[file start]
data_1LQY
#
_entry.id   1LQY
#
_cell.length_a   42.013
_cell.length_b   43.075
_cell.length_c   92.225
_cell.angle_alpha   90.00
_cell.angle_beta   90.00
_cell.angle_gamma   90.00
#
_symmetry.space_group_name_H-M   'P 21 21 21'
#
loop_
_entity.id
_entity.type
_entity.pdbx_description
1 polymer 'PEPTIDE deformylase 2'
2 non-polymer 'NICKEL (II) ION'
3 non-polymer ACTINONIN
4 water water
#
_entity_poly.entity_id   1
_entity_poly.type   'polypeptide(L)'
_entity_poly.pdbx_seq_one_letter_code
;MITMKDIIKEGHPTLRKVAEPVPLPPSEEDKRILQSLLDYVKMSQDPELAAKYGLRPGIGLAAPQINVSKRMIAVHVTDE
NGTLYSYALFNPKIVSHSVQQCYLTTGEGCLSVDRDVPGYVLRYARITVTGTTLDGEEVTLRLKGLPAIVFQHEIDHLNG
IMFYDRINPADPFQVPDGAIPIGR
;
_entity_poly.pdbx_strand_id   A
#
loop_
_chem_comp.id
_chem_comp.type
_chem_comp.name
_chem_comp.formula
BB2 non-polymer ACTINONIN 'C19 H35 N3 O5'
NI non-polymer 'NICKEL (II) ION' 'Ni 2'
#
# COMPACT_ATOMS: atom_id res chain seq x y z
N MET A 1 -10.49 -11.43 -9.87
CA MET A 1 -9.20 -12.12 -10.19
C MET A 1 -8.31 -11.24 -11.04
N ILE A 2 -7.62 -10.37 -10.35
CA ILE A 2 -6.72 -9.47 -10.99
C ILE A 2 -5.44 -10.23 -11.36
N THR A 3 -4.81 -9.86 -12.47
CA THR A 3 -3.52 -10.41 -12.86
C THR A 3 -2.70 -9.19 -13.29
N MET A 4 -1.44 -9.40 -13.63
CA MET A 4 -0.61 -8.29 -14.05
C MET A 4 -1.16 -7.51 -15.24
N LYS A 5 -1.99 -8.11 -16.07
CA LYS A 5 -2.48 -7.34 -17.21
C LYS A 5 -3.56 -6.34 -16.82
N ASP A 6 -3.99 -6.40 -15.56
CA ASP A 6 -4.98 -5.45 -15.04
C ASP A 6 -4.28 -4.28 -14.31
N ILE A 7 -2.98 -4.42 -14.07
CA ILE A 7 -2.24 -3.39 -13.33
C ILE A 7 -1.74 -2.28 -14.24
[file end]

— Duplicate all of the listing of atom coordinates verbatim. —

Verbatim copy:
data_1LQY
#
_entry.id   1LQY
#
_cell.length_a   42.013
_cell.length_b   43.075
_cell.length_c   92.225
_cell.angle_alpha   90.00
_cell.angle_beta   90.00
_cell.angle_gamma   90.00
#
_symmetry.space_group_name_H-M   'P 21 21 21'
#
loop_
_entity.id
_entity.type
_entity.pdbx_description
1 polymer 'PEPTIDE deformylase 2'
2 non-polymer 'NICKEL (II) ION'
3 non-polymer ACTINONIN
4 water water
#
_entity_poly.entity_id   1
_entity_poly.type   'polypeptide(L)'
_entity_poly.pdbx_seq_one_letter_code
;MITMKDIIKEGHPTLRKVAEPVPLPPSEEDKRILQSLLDYVKMSQDPELAAKYGLRPGIGLAAPQINVSKRMIAVHVTDE
NGTLYSYALFNPKIVSHSVQQCYLTTGEGCLSVDRDVPGYVLRYARITVTGTTLDGEEVTLRLKGLPAIVFQHEIDHLNG
IMFYDRINPADPFQVPDGAIPIGR
;
_entity_poly.pdbx_strand_id   A
#
loop_
_chem_comp.id
_chem_comp.type
_chem_comp.name
_chem_comp.formula
BB2 non-polymer ACTINONIN 'C19 H35 N3 O5'
NI non-polymer 'NICKEL (II) ION' 'Ni 2'
#
# COMPACT_ATOMS: atom_id res chain seq x y z
N MET A 1 -10.49 -11.43 -9.87
CA MET A 1 -9.20 -12.12 -10.19
C MET A 1 -8.31 -11.24 -11.04
N ILE A 2 -7.62 -10.37 -10.35
CA ILE A 2 -6.72 -9.47 -10.99
C ILE A 2 -5.44 -10.23 -11.36
N THR A 3 -4.81 -9.86 -12.47
CA THR A 3 -3.52 -10.41 -12.86
C THR A 3 -2.70 -9.19 -13.29
N MET A 4 -1.44 -9.40 -13.63
CA MET A 4 -0.61 -8.29 -14.05
C MET A 4 -1.16 -7.51 -15.24
N LYS A 5 -1.99 -8.11 -16.07
CA LYS A 5 -2.48 -7.34 -17.21
C LYS A 5 -3.56 -6.34 -16.82
N ASP A 6 -3.99 -6.40 -15.56
CA ASP A 6 -4.98 -5.45 -15.04
C ASP A 6 -4.28 -4.28 -14.31
N ILE A 7 -2.98 -4.42 -14.07
CA ILE A 7 -2.24 -3.39 -13.33
C ILE A 7 -1.74 -2.28 -14.24